Italy’s Control of Libya
Italy was a European that, unlike many of its more powerful neighbors in the region, did not colonize other areas. Part of the reason was that Italy itself was only united in the mid 1800s. But since Libya was not colonized by European states at the time, Italy aimed to bring Libya under their control. Italy argued that it already had significant historical ties in Libya, dating back to the Roman Empire. And political leaders tried to capitalize on this historical relationship. In fact, some “…in Rome hoped to return Italy to its formers greatness by creating a modern empire. In this regard, many Italians, believed it was an historical right, as well as an obligation, to apply Italian sovereignty to those regions once ruled by the Roman Empire” (St. John, 2011). And it was following defeats in Ethiopia at the end of the 1800s (namely 1896) that Italy began looking more seriously at colonizing Libya. And some who had traveled to Libya were saying that there were numerous economic and other benefits to overtaking Libya (St. John, 2011). In fact, many in Italy, in their mind, saw a number of reasons as to why they should take over Libya. Bruce St. John (2011) explains that
“In addition to issues of historical right and national pride, many Italians viewed overseas expansion as the best solution to a number of vexing internal problems. A the dawn of the twentieth century, a newly unified Italy still suffered from mutual suspicion and regional conflict. Italian leaders saw a foreign war as a means to divert attention away from internal divisions, unite the population, and increase pride in the homeland. Overseas expansion also offered a means to test the skills and weapons of the armed forces, highly rated at home but held in low regard throughout Europe” (58).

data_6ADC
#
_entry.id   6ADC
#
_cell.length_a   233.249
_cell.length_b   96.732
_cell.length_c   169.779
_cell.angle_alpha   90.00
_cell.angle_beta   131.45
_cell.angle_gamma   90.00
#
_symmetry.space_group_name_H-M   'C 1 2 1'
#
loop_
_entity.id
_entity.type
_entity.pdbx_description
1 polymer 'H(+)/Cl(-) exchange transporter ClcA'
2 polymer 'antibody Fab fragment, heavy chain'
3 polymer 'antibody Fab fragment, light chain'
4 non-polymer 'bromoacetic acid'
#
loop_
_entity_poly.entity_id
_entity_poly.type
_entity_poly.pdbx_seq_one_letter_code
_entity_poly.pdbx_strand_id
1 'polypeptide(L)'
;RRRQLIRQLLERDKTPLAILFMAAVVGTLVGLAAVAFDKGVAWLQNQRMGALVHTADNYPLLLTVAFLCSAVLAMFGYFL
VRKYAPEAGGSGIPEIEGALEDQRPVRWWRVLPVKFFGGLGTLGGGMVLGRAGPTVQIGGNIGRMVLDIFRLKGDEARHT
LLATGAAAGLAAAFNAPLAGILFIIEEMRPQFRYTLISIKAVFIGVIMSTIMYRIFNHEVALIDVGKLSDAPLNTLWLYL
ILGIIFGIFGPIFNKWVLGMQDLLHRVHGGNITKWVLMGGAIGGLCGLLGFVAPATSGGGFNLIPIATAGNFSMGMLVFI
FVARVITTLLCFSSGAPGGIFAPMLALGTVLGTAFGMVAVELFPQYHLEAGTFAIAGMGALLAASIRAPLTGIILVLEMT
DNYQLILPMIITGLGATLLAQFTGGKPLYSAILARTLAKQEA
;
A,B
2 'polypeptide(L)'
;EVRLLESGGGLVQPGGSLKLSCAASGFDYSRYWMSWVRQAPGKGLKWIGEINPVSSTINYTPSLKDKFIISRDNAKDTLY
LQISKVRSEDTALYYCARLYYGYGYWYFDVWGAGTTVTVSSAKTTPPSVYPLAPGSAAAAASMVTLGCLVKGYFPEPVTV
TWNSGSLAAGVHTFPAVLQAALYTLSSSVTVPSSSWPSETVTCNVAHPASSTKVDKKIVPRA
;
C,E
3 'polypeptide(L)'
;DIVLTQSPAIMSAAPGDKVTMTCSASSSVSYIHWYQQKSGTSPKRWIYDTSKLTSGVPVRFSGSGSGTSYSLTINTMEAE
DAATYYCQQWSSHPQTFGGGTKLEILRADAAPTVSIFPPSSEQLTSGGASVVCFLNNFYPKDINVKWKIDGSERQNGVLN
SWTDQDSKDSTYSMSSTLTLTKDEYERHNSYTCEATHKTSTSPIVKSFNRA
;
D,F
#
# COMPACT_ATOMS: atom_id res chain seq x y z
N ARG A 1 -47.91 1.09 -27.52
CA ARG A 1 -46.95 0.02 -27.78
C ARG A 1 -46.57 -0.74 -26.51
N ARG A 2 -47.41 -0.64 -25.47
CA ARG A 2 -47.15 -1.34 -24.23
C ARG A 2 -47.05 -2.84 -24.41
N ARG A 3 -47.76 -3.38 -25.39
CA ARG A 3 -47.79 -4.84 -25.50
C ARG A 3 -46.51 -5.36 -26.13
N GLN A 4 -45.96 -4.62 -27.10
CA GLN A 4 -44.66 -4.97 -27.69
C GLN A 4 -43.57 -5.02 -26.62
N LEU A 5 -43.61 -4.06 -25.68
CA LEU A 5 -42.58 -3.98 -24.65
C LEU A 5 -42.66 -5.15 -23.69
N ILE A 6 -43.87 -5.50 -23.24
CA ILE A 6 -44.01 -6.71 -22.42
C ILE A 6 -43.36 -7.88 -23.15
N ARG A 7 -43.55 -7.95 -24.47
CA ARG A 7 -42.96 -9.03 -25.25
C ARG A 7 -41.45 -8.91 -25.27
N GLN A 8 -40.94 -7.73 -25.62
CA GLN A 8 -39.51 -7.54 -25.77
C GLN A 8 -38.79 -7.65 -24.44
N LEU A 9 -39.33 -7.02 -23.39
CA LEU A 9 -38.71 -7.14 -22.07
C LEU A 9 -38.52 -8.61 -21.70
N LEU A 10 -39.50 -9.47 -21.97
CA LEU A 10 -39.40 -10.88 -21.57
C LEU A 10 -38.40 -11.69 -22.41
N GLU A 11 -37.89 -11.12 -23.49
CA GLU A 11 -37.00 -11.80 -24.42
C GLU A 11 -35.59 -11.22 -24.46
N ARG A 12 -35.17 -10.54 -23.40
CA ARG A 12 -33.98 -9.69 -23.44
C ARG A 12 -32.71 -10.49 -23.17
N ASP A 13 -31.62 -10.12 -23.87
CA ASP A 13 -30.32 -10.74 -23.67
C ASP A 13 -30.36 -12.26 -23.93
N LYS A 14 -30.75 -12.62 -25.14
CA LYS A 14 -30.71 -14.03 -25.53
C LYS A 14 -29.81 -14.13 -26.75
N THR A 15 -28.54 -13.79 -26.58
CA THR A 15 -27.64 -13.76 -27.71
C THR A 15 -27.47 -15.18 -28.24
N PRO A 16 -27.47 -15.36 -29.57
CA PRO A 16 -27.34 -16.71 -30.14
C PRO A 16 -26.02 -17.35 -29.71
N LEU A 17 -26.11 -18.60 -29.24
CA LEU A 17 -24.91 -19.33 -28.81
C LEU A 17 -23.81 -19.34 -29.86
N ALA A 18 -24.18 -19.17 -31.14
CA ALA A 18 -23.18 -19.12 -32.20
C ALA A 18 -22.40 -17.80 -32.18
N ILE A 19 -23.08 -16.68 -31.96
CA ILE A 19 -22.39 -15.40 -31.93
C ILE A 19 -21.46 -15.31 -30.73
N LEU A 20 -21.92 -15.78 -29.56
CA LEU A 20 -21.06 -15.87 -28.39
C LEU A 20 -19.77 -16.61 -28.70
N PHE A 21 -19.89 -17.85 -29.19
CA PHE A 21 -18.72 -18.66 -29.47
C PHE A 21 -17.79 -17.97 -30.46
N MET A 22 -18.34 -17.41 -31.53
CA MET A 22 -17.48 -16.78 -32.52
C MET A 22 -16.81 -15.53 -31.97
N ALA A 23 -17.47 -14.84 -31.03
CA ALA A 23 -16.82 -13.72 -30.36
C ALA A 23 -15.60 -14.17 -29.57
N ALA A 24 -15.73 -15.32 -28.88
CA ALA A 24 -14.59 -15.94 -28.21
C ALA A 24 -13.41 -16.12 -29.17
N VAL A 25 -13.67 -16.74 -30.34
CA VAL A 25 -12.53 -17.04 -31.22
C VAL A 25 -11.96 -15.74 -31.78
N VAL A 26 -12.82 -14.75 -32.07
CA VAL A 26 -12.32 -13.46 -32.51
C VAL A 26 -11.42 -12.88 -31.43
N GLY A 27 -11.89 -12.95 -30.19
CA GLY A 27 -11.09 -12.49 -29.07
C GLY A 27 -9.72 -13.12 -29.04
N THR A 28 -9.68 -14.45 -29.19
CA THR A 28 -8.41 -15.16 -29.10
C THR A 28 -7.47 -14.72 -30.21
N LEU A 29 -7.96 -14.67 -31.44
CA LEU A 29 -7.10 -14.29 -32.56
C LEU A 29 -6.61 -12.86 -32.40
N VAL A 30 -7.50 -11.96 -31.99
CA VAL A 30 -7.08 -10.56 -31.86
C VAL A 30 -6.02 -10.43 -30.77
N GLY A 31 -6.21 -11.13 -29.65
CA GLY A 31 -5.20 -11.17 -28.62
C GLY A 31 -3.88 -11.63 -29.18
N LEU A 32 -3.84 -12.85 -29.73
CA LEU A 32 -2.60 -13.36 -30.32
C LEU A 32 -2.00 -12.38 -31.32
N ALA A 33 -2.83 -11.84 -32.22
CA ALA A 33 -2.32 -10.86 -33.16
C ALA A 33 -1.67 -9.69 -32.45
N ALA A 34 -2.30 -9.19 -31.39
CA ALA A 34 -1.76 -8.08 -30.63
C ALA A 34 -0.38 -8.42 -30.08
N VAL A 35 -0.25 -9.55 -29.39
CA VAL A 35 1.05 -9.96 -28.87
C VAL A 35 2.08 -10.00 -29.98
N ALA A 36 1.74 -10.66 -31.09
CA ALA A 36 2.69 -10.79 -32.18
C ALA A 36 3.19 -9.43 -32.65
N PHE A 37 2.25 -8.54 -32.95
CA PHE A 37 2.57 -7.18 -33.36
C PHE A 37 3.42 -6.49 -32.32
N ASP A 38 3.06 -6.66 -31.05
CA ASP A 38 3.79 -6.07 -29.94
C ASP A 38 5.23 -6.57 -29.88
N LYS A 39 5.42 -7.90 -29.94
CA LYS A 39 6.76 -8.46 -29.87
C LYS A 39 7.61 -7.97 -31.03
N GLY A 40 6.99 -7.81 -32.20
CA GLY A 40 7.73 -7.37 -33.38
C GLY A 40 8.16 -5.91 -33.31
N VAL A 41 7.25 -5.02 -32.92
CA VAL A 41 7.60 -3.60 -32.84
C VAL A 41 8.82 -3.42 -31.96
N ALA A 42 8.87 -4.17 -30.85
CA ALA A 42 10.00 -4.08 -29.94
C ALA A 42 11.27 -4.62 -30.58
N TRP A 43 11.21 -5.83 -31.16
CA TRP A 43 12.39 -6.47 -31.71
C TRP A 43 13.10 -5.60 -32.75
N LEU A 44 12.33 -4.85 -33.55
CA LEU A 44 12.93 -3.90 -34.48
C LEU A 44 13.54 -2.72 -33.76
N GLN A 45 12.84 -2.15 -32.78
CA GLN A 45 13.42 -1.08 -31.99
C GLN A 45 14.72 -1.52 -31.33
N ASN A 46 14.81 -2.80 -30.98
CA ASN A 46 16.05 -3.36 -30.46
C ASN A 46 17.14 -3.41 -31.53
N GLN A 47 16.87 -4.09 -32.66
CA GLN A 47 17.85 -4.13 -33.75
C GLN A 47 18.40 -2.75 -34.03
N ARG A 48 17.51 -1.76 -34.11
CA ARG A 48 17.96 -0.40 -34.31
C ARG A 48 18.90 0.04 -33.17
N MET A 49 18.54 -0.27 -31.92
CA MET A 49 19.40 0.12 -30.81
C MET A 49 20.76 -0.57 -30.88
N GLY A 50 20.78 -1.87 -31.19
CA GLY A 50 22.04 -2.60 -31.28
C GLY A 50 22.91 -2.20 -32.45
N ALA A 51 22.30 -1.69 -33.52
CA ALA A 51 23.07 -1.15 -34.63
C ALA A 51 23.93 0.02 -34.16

He goes on to say that “[o]ther Italians believed the colonization of Libya offered an ideal region to settle countrymen wishing to emigrate. Italian emigration to the United States alone exceeded 650,000 people in 1910; and in 1913, the year departures peaked, over 860,000 Italians emigrated to Europe, South America, or the United States. Nevertheless, emigration to many areas, like South America, was becoming more difficult due to the distance and expense involved. In contrast, sparsely populated Libya was close to Italy and reportedly enjoyed a pleasant climate with a favorable coastal terrain” (59). In addition, Italy hoped to use Libyan land for its resources (St. John, 2011).
And thus, in 1911, Italy told the Ottoman Empire to accept Italy’s occupation of Libya. And, it was on September 29th, 1911 that Italy invaded Libya. Then, in 1912, the Ottoman Empire entered into an agreement with Italy that they would grant sovereignty to the Libyans, but not to Italy, and in turn, Italy would annex Cyrenaica, as well as Tripoltania, knowing that it would not be fully supported by international law until 1924 (St. John, 2011: 61).